Make it Rain: The Water Cycle from Precipitation to Sanitation

Category: Monitoring Drought
Project Team: Middle East Water Resources
Team Location: NASA Langley Research Center – Hampton, Virginia

Average precipitation from all available GPM images for the region (March 2014 through January 2016), interpolated using the inverse distance weighted (IDW) interpolation technique. Image Credit: Middle East Water Resources Team

Average precipitation from all available GPM images for the region (March 2014 through January 2016), interpolated using the inverse distance weighted (IDW) interpolation technique. Image Credit: Middle East Water Resources Team

Authors:
Hannah Rosenblum
Vishal Arya
Michael Sclater
Raghda El-Behaedi
Brad Schroeder
Labreshia Mims

Mentors/Advisors:
Dr. Kenton Ross (NASA Langley Research Center)

Past/Other Contributors:
Emily Gotschalk (Center Lead)
Tyler Rhodes (Center Lead)

Abstract:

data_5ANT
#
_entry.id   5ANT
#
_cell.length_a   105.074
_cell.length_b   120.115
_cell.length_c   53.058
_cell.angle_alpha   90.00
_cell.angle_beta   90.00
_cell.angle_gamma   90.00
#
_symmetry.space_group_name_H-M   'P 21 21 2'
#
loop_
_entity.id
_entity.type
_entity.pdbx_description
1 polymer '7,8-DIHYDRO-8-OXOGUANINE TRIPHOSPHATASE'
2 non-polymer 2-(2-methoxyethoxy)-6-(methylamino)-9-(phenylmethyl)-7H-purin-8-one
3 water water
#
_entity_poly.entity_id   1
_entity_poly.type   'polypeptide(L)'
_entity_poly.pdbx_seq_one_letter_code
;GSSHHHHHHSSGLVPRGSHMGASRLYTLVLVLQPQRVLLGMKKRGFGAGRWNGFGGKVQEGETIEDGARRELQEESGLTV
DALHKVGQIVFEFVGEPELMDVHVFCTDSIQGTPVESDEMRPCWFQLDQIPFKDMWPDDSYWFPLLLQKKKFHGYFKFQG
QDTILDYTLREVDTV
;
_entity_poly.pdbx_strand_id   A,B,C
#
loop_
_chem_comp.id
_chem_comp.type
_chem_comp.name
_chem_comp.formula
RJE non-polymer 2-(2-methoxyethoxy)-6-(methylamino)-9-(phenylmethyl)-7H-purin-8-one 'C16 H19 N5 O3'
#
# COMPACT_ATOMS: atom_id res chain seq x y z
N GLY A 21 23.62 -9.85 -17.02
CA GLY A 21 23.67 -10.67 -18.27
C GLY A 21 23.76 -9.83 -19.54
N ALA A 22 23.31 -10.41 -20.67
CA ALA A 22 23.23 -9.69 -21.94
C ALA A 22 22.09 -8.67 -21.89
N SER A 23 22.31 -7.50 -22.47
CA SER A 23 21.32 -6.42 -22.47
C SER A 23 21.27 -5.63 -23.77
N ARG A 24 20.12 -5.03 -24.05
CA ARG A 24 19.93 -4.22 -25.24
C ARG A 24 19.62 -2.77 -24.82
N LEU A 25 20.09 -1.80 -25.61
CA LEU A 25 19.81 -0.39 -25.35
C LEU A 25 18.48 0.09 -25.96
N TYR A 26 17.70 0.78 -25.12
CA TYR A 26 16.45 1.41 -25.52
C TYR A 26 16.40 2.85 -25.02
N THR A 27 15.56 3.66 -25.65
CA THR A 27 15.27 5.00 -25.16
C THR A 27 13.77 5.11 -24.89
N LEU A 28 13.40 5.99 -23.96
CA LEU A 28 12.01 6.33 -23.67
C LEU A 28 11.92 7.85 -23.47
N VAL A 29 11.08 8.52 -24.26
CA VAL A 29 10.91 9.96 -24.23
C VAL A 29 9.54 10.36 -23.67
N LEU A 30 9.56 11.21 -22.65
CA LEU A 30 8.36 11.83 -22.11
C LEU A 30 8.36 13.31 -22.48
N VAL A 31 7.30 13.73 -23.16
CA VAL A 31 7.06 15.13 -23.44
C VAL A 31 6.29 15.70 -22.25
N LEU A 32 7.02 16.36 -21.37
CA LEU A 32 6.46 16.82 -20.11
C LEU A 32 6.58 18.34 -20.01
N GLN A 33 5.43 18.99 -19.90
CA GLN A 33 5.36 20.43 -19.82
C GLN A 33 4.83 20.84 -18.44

Water resources are declining in the Middle East as a result of the combination of diminished supply from overexploitation and drought, increased demand due to growing populations, and inadequate infrastructure. Water shortages have led to sanitation issues in schools and, in severe cases, even school closures. Rainwater harvesting is an eco-friendly, low-tech, and cost-effective method of collecting and storing water for local use. The Water Resources Action Project Inc. (WRAP) provides rain barrels and cisterns to underserved schools in the region to increase their water resources for sanitation purposes. This study used data from Tropical Rainfall Measurement Mission (TRMM), Global Precipitation Measurement (GPM), and other NASA Earth observations to quantify and visualize precipitation to identify locations most suitable for rainwater harvesting. Results indicate that precipitation is greatest in the north, nearest to the Mediterranean Sea, and along the Jordan Rift Valley. The team created a climatology which characterizes the precipitation regime of the region, as well as an interactive interface to help WRAP determine which schools would benefit most from their assistance. The interface will be shared with the schools to which WRAP provides rainwater harvesting systems as an educational tool that can be used to improve students’ understanding of the region’s precipitation and climate as well as Geographic Information Systems and other monitoring and analysis technologies.

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